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Monday, 29 October, 2001, 12:19 GMT
Salmon return to river
leaping Salmon
Leaping salmon could become a familiar sight
Salmon have returned to breed in the River Dove in Derbyshire, England, for the first time in 70 years.

A fish has been seen leaping up a weir, following attempts to reintroduce the species.

The Environment Agency has been putting young fish into the water in the hope they would one day return to breed, after their migration out to sea.

There is hope a viable population will now develop.

Spawning ground

Fisheries manager Gary Cyster, who saw the fish, said: "I hoped that we would see the first fish return this year and I was elated when I saw a salmon jumping over the weir.

"I have been working towards this for the last 20 years. The work will continue and eventually I hope there will be a self-sustaining salmon population in the River Dove."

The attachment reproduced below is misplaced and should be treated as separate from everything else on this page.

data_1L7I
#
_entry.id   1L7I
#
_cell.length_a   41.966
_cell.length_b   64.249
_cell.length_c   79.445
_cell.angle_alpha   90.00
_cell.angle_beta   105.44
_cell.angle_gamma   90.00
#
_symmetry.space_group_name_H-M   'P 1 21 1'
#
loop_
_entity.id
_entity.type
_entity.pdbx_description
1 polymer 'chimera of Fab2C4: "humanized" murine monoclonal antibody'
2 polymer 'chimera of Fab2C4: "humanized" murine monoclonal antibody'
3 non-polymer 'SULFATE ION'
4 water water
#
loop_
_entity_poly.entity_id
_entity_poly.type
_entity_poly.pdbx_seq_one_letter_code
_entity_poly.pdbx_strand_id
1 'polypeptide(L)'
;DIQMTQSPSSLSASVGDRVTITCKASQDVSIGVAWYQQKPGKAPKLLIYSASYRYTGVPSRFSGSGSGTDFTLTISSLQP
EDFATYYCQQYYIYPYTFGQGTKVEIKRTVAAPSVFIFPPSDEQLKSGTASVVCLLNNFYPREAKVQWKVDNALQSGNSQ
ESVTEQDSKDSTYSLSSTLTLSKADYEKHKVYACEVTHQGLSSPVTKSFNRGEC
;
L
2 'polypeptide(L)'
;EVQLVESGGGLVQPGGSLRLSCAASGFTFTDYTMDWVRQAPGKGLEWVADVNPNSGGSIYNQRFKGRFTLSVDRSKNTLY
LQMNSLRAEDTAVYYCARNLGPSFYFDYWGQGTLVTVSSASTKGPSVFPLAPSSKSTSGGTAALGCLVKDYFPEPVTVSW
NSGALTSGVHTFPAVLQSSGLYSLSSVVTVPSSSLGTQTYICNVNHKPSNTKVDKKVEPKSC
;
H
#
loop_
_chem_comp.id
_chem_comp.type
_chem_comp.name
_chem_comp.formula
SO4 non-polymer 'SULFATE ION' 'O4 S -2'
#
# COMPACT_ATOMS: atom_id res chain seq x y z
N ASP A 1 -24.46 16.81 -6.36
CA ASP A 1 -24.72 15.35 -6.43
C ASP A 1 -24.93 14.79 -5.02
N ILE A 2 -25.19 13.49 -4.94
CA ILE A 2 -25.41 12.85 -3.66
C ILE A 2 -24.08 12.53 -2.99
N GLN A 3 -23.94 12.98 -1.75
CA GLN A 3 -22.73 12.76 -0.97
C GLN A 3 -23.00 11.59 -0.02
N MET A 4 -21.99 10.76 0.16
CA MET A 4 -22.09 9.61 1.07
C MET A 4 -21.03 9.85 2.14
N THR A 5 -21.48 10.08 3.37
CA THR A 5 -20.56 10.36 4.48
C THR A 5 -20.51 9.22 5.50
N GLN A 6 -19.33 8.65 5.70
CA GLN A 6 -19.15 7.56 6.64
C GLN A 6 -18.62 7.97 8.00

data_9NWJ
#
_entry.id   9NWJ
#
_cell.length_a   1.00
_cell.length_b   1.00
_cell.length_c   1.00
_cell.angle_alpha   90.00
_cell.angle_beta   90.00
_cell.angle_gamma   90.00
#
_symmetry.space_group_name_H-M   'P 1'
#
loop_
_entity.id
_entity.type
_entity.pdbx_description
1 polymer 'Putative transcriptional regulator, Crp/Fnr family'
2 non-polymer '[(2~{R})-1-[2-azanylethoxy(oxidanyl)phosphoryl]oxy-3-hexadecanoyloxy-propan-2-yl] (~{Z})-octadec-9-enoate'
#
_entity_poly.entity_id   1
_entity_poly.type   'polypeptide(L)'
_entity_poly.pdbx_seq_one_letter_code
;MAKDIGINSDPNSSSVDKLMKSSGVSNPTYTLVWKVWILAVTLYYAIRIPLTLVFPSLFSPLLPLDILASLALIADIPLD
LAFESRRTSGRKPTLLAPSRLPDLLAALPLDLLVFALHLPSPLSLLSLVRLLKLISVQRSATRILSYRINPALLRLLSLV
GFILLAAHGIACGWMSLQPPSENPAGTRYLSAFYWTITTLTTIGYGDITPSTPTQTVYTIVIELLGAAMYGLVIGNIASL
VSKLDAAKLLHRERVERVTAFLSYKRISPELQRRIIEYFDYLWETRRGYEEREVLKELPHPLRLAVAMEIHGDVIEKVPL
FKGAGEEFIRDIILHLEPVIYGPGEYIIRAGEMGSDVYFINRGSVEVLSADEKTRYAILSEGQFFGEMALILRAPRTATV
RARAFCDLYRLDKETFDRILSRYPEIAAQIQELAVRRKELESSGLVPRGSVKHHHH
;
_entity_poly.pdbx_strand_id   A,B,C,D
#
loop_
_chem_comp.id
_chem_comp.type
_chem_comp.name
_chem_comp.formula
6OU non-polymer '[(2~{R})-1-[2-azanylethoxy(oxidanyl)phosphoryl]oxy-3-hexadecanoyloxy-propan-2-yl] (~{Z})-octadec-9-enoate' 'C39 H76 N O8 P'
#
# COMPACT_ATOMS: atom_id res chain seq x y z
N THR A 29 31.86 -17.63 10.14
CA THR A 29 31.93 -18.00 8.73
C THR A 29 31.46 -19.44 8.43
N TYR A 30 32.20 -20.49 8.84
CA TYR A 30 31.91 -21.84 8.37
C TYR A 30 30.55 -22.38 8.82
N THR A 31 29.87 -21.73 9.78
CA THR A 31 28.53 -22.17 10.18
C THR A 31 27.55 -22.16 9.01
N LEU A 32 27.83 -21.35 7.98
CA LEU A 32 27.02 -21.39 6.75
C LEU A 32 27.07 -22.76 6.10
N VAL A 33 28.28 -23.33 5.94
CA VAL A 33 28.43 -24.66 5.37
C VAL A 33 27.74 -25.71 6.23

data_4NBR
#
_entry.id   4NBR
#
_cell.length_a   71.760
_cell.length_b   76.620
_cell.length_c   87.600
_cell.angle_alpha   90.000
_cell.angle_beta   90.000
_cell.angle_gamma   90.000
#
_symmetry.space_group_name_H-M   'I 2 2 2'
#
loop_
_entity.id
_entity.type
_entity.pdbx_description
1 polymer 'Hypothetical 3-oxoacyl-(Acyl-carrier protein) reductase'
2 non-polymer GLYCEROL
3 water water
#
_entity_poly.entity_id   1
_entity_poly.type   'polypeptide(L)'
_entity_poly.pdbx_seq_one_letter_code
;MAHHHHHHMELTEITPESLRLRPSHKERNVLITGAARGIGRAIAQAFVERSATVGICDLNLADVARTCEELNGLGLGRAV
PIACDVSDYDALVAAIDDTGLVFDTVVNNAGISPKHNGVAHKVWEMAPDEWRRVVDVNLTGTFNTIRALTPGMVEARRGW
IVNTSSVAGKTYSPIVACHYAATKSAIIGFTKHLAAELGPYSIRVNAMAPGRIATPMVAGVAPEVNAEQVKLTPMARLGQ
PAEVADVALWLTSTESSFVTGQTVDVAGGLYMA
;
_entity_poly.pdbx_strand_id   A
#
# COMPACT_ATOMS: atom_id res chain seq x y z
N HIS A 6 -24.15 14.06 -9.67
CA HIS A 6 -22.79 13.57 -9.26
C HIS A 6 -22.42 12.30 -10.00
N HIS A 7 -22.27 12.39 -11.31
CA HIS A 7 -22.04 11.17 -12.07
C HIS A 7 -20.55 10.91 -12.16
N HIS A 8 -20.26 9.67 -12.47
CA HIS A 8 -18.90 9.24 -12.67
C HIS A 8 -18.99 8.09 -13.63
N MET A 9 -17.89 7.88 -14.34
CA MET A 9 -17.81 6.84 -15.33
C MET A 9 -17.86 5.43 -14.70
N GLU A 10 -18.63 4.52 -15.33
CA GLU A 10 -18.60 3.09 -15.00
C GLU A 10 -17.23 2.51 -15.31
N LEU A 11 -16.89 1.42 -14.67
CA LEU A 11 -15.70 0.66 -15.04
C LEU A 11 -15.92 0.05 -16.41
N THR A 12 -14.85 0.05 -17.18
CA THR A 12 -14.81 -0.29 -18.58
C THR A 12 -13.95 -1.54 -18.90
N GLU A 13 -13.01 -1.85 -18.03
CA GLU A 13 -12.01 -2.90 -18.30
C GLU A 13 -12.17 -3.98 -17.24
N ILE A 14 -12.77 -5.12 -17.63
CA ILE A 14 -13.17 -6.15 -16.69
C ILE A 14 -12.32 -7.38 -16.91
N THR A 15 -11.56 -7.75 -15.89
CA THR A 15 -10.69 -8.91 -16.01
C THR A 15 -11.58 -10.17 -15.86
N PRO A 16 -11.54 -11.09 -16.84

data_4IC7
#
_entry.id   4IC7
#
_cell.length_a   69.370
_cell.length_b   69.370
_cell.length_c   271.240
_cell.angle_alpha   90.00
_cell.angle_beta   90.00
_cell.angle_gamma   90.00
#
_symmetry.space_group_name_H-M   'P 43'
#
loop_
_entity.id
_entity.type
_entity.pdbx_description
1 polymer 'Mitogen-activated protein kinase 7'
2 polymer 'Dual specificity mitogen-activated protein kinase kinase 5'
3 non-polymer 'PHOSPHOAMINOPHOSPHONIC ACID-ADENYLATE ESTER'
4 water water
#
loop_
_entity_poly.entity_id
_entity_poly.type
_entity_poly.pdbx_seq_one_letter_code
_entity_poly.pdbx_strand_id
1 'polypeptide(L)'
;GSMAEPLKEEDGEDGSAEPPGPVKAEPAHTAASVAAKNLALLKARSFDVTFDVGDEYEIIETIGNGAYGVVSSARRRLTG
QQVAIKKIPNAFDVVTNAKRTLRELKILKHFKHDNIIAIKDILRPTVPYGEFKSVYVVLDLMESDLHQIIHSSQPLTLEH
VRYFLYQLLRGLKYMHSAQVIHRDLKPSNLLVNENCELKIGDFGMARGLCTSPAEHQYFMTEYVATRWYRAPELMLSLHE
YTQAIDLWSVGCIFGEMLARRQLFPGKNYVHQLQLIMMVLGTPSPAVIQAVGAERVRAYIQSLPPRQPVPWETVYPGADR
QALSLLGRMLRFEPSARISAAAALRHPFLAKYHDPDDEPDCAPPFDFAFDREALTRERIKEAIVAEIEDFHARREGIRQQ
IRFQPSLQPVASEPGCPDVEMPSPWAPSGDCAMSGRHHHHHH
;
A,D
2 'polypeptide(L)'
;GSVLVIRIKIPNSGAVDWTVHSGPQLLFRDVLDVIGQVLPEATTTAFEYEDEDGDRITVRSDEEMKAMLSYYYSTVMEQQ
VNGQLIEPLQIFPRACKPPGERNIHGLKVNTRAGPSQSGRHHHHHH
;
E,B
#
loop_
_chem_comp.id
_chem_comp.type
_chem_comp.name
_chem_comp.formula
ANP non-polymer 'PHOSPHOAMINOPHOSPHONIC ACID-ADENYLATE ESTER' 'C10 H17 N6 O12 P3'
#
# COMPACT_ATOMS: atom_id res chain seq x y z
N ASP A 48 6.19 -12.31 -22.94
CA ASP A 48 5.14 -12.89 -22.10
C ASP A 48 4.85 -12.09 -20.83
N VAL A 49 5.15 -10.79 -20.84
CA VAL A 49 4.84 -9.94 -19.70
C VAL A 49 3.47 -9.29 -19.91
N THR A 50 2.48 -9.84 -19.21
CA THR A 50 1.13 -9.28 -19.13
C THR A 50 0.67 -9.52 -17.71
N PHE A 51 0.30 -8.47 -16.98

For centuries, the river was recognised as a valuable spawning ground for salmon.

It had clear, fast-flowing water and a stony river bed.

Water quality

But by the end of the 1800s, industrial pollution and obstructions in the river were making it difficult for the fish to return.

The last time a salmon was seen returning to the Dove is believed to have been in the 1930s.

The Environment Agency has been trying to improve the quality of the water and has been restocking with fish.

Salmon spend up to three years in fresh water before migrating out to sea where they spend up to three more years. They then return to their home river in late autumn to spawn.

See also:

29 Aug 01 | Northern Ireland
Anglers' heaven after great escape
06 Aug 01 | Northern Ireland
Salmon tagging scheme criticised
20 Apr 01 | UK
A tale of two rivers
18 Jun 01 | Scotland
Salmon farming under fire
20 Sep 00 | Scotland
River catches at all-time low
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